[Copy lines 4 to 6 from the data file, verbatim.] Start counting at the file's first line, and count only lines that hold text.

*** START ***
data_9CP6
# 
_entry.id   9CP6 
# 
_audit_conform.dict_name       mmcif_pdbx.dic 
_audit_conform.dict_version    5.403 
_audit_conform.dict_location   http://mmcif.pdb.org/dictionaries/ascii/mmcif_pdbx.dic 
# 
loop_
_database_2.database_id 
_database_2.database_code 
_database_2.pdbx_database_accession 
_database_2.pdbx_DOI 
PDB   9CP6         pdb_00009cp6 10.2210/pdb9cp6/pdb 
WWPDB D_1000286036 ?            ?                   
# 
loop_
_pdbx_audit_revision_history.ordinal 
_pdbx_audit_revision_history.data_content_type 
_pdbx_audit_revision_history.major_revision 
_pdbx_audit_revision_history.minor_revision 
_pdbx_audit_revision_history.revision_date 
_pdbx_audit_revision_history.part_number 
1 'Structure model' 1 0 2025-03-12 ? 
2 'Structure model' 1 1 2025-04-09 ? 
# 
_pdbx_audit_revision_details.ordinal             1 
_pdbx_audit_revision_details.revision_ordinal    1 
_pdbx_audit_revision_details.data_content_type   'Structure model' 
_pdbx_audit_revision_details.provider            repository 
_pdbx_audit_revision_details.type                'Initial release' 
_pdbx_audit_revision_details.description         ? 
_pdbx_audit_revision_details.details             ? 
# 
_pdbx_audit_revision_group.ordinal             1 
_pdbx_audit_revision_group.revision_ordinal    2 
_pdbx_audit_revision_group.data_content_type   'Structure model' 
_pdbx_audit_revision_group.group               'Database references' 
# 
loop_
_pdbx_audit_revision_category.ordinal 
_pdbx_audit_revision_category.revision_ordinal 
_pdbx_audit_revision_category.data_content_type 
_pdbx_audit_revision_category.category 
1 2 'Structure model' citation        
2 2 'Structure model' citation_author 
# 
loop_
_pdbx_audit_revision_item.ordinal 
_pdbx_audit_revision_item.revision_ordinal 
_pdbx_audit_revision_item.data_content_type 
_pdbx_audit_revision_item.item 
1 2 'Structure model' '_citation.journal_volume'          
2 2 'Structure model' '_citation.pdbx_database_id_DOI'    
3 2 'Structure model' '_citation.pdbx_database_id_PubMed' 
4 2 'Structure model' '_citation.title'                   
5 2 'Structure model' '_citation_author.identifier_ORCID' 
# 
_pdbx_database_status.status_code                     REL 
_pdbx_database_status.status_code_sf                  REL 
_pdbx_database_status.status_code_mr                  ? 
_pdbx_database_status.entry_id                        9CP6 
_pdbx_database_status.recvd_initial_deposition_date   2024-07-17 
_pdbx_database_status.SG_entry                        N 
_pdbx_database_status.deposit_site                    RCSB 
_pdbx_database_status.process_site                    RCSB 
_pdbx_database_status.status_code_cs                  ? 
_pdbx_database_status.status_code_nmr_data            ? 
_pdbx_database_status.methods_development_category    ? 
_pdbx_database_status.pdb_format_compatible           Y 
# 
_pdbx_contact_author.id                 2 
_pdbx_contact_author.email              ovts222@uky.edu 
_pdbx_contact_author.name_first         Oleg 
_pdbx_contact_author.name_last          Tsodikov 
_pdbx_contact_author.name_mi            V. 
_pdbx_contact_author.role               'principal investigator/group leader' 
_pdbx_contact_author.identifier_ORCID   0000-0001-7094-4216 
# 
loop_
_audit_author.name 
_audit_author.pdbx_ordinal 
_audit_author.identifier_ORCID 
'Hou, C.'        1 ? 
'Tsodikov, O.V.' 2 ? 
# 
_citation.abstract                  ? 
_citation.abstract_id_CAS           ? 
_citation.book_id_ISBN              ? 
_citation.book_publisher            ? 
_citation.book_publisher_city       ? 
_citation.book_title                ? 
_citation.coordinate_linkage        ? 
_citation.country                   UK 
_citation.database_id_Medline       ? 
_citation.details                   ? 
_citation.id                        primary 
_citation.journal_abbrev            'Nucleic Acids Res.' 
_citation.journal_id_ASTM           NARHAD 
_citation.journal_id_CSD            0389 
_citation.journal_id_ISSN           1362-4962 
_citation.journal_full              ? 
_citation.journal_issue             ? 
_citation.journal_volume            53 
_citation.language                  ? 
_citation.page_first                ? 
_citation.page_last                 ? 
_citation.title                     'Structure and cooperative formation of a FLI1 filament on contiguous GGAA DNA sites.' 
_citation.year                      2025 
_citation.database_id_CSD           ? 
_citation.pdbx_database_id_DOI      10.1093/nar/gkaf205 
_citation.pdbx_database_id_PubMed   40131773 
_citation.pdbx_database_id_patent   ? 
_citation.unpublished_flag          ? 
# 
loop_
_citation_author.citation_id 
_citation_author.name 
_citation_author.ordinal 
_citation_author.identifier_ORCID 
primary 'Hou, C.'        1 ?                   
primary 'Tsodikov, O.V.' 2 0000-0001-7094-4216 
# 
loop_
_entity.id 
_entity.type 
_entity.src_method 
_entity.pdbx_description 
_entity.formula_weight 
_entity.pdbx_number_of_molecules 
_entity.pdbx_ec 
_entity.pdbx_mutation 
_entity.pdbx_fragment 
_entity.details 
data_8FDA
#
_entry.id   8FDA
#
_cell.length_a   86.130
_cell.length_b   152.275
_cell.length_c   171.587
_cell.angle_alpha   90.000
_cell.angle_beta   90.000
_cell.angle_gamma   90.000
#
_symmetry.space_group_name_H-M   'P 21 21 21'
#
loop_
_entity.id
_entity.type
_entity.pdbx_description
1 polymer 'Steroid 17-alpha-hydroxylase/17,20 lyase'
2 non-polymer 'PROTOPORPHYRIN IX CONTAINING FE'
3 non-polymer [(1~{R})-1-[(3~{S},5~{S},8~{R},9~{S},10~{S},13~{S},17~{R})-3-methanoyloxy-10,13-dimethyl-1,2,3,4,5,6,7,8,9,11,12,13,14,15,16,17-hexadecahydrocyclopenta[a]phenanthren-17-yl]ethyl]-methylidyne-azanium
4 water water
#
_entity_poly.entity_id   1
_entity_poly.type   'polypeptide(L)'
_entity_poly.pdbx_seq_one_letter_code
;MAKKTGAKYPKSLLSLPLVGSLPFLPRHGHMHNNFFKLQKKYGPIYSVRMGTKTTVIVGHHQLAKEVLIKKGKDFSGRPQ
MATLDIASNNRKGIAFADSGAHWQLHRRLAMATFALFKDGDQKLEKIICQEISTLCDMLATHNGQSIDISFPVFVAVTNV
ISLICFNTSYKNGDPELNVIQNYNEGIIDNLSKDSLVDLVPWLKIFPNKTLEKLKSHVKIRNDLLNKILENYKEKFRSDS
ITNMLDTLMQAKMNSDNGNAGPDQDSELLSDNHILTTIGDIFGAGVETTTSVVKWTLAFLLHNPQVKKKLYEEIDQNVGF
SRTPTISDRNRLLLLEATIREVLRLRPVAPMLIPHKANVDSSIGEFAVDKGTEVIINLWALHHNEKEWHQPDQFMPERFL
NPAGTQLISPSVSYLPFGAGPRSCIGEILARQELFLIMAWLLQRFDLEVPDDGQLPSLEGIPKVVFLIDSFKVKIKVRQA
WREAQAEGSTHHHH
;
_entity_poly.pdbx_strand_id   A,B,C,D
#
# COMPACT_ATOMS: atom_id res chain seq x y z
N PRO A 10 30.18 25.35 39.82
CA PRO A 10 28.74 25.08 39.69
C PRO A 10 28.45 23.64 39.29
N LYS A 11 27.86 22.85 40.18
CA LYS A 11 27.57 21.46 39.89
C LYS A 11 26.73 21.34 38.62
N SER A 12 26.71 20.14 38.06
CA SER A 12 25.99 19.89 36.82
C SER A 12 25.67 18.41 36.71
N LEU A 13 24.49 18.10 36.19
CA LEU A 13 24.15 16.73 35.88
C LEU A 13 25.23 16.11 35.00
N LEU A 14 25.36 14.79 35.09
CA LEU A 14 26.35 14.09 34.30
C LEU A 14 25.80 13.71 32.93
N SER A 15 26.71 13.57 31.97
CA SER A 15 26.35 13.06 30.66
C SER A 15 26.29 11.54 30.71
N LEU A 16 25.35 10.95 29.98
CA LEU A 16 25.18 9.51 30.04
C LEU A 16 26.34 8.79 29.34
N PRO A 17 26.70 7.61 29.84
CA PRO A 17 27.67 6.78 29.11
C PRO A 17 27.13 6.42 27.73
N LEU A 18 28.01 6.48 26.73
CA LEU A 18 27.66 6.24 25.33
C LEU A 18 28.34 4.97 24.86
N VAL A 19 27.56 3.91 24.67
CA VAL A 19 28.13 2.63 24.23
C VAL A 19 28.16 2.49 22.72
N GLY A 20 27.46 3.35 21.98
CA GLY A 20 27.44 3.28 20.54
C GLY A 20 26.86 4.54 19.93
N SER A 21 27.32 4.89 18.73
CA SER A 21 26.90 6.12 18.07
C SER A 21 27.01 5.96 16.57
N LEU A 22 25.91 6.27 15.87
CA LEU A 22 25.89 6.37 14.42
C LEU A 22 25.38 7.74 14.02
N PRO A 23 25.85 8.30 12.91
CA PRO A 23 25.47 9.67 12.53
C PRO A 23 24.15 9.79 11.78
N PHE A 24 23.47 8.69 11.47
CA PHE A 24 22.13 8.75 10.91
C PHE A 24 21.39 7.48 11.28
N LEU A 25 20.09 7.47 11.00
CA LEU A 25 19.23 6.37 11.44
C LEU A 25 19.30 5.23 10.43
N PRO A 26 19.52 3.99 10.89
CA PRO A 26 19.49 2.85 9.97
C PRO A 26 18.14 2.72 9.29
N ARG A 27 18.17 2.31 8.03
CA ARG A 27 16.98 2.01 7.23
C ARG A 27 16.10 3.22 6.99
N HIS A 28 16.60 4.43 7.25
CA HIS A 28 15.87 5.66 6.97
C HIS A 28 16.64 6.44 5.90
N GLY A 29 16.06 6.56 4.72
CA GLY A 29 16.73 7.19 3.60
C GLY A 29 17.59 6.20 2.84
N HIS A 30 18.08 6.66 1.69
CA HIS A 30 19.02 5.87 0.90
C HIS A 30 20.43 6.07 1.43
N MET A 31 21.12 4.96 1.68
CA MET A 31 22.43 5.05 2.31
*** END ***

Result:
# 
_audit_conform.dict_name       mmcif_pdbx.dic 
_audit_conform.dict_version    5.403 